Construction Law guide to Brexit: Article 50 and withdrawal from the EU (2017) 28 4 Cons.Law 14 [Archived]
Construction Law guide to Brexit: Article 50 and withdrawal from the EU (2017) 28 4 Cons.Law 14 [Archived]

The following Construction guidance note provides comprehensive and up to date legal information covering:

  • Construction Law guide to Brexit: Article 50 and withdrawal from the EU (2017) 28 4 Cons.Law 14 [Archived]
  • Is art 50 revocable?
  • What are the legal and regulatory implications of withdrawal from the EU?
  • The EU (Withdrawal) Bill
  • Other legislation
  • Construction contracts and Brexit

ARCHIVED: This Practice Note has been archived and is not maintained.

Rachel Chaplin of DLA Piper looks at the potential impact of Brexit related changes in the latest in DLA Piper's series of Construction Guides. Contractors look more at risk from a change in circumstances as a result of Brexit than employers, she warns.

This article appears as originally published in Construction Law on 1 February 2018 and is not maintained.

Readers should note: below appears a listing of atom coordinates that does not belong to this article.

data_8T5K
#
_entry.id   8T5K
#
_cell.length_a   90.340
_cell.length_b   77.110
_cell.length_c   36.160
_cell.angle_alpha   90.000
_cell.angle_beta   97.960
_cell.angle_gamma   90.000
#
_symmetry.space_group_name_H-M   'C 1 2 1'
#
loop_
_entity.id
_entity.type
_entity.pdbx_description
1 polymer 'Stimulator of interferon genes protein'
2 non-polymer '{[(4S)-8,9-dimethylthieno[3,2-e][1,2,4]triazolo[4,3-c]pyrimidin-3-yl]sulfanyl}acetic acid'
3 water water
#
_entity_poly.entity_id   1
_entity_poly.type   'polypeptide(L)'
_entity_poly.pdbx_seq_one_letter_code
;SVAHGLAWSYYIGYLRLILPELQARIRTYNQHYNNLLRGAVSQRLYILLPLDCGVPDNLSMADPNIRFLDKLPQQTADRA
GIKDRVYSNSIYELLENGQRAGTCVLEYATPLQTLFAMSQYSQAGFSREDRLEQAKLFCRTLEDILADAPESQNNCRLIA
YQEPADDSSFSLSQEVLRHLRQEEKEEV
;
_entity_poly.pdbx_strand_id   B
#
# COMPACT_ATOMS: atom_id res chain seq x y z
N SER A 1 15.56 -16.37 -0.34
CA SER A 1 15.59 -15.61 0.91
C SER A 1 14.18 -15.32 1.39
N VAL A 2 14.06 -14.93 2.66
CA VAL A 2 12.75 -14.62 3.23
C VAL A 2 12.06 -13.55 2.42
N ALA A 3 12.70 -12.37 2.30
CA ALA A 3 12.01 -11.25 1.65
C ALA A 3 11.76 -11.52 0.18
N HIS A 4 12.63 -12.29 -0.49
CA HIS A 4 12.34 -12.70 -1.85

What does art 50 actually say? Article 50 provides:

  1. That any member state may decide to withdraw from the Union in accordance with its own constitutional requirements.

  2. A member state which decides to withdraw must notify the Union of its intention.

  3. All EU treaties will cease to apply on conclusion of a withdrawal agreement, or failing that, two years after notification.

  4. The European Council can decide to extend the period, but the decision must be unanimous.

The EU treaties will automatically cease to apply to the UK after 29 March 2019 unless one of the following happens:

  1. a withdrawal agreement is concluded with a later date;

  2. the UK and the EU agree unanimously to extend the two-year art 50 period; or

  3. the UK unilaterally withdraws its art 50 notice.

The European Parliament will have to consent to any withdrawal agreement by simple majority, but it will have to be concluded by a qualified majority—20